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New Laws Impacting the Construction Industry Passed During Indiana’s 2019 Legislative Session New Laws Impacting the Construction Industry Passed During Indiana’s 2019 Legislative Session

New Laws Impacting the Construction Industry Passed During Indiana’s 2019 Legislative Session

The Indiana legislature passed, and Governor Eric Holcomb recently signed, four new laws impacting the construction industry. These laws impact indemnity rights, available delivery methods for public projects, required bonds on certain public projects, and environmental permitting. Below is a brief summary of these laws.
Changes to Anti-Indemnity Law
(Senate Enrolled Act 230)
A new law makes significant changes to Indiana’s anti-indemnity laws contained in Indiana Code § 26-2-5. Indiana’s anti-indemnity statute previously provided and continues to provide that construction or design contracts cannot require one party to indemnify the other for its sole negligence or willful misconduct with request to bodily injury, injury to property, or design defects. However, several important changes and clarifications were made to this anti-indemnity statute.
First, the new law specifies that the anti-indemnity statute applies to design-build contracts. It was assumed such contracts fall under the anti-indemnity statute, but this change makes it crystal clear.
Second, the old law prohibited indemnity for the sole negligence or willful misconduct of “the promise or the promisee’s agents, servants, or independent contractors who are directly responsible to the promisee.” The new law strikes the reference to agents, servants, or independent contractors and adds “sole negligence does not include vicarious liability, imputed negligence, or assumption of a non-delegable duty.” This change in the law was intended to nullify a recent line of Indiana appellate cases providing that vicarious liability via a non-delegable duty in a contract constitutes sole negligence. This means a general contractor should be able to seek indemnification based on an enforceable indemnification clause in its subcontract from a subcontractor when a subcontractor’s employee is injured and sues the general contractor, because the subcontractor’s negligence is no longer imputed to the general contractor for purposes of this statute.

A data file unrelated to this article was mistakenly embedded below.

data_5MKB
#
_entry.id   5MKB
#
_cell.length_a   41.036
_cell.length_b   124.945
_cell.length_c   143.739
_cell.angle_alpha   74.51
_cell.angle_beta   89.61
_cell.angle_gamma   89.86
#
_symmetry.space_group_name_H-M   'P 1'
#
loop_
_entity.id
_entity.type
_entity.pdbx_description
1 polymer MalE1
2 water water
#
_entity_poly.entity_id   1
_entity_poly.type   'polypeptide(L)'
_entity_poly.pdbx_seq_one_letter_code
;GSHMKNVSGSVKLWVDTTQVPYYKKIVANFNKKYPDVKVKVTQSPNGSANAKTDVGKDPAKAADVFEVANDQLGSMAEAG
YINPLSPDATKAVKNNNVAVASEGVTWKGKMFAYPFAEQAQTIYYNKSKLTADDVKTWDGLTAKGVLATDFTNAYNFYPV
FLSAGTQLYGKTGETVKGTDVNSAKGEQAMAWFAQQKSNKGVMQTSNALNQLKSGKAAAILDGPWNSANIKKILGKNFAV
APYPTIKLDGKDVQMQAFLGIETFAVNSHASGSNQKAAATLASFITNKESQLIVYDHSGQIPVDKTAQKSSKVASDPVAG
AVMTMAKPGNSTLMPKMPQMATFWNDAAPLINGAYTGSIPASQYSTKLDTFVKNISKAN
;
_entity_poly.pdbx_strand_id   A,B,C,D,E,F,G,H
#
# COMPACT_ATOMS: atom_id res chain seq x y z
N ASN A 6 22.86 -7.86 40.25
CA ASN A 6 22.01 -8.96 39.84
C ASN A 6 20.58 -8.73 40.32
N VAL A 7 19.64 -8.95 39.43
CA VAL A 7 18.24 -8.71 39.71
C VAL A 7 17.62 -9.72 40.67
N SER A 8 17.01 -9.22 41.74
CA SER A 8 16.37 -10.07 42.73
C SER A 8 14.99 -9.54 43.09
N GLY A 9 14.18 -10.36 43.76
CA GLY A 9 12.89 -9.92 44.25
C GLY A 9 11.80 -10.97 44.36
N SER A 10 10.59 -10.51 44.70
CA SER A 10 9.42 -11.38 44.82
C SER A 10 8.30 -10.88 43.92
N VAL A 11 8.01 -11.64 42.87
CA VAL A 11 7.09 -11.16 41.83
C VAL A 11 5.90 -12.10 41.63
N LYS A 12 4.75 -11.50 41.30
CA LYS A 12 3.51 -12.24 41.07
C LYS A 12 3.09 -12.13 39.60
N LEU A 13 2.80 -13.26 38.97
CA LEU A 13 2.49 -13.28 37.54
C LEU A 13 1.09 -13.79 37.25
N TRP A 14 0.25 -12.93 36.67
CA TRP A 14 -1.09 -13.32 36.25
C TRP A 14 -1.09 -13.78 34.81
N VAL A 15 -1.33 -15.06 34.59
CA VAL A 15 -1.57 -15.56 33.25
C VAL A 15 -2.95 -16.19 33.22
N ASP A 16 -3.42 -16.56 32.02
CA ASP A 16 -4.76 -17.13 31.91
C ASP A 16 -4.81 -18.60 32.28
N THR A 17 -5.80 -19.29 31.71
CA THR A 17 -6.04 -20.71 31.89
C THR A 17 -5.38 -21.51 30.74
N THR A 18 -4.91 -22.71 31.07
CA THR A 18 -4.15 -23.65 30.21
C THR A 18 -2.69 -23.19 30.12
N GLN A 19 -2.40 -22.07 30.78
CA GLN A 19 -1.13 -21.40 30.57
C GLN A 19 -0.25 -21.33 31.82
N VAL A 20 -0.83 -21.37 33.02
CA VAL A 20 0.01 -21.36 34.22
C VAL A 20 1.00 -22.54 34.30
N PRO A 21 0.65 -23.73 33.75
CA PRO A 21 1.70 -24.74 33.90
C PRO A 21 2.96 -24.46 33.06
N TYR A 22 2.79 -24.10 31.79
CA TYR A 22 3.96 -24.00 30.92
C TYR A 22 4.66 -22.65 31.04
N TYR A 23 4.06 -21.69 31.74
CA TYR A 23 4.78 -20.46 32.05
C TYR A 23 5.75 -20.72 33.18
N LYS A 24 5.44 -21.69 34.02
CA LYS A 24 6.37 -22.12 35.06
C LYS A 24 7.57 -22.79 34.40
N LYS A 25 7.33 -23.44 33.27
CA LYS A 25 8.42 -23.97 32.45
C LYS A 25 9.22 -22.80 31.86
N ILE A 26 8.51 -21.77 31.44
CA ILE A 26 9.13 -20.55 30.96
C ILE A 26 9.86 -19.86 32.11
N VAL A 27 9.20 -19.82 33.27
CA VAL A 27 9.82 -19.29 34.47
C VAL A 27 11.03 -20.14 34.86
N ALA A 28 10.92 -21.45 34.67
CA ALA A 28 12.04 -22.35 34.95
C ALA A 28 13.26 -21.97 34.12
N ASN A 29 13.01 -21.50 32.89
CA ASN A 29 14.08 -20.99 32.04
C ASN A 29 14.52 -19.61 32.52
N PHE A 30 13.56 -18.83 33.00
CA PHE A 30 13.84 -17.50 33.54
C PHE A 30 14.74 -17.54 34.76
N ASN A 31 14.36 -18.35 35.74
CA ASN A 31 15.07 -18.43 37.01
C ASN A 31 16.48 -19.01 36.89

Third, the new law now includes certain contractual prohibitions related to agreements with a design professional, including architects, landscape architects, surveyors, engineers, geologists, or geotechnical and environmental consultants entered into after June 30, 2019. Specifically, this new law provides that the contract cannot require these design professionals to defend another against a professional liability claim. More significantly, it also bars design professionals from indemnifying another for any liability other than to the extent caused by the design professional’s willful misconduct or negligence. In other words, if a design professional is only partially at fault for a certain condition it can only be liable for its proportion of the fault and cannot be forced to assume all of the liability. Of note, any defense or indemnity provisions in these design professional contracts entered into after June 30, 2019 that are contrary to these restrictions will be void and unenforceable.
Construction Manager as a Constructor
(House Enrolled Act 1214)
In 2014, Indiana passed a law (Indiana Code § 5-32) allowing certain public agencies to utilize the construction manager as constructor delivery method to build projects. With respect to these authorized public agencies (but excluding state educational institutions), the law included a “sunset clause” that effectively meant this construction manager as constructor project delivery method could not be used by these agencies after July 1, 2020.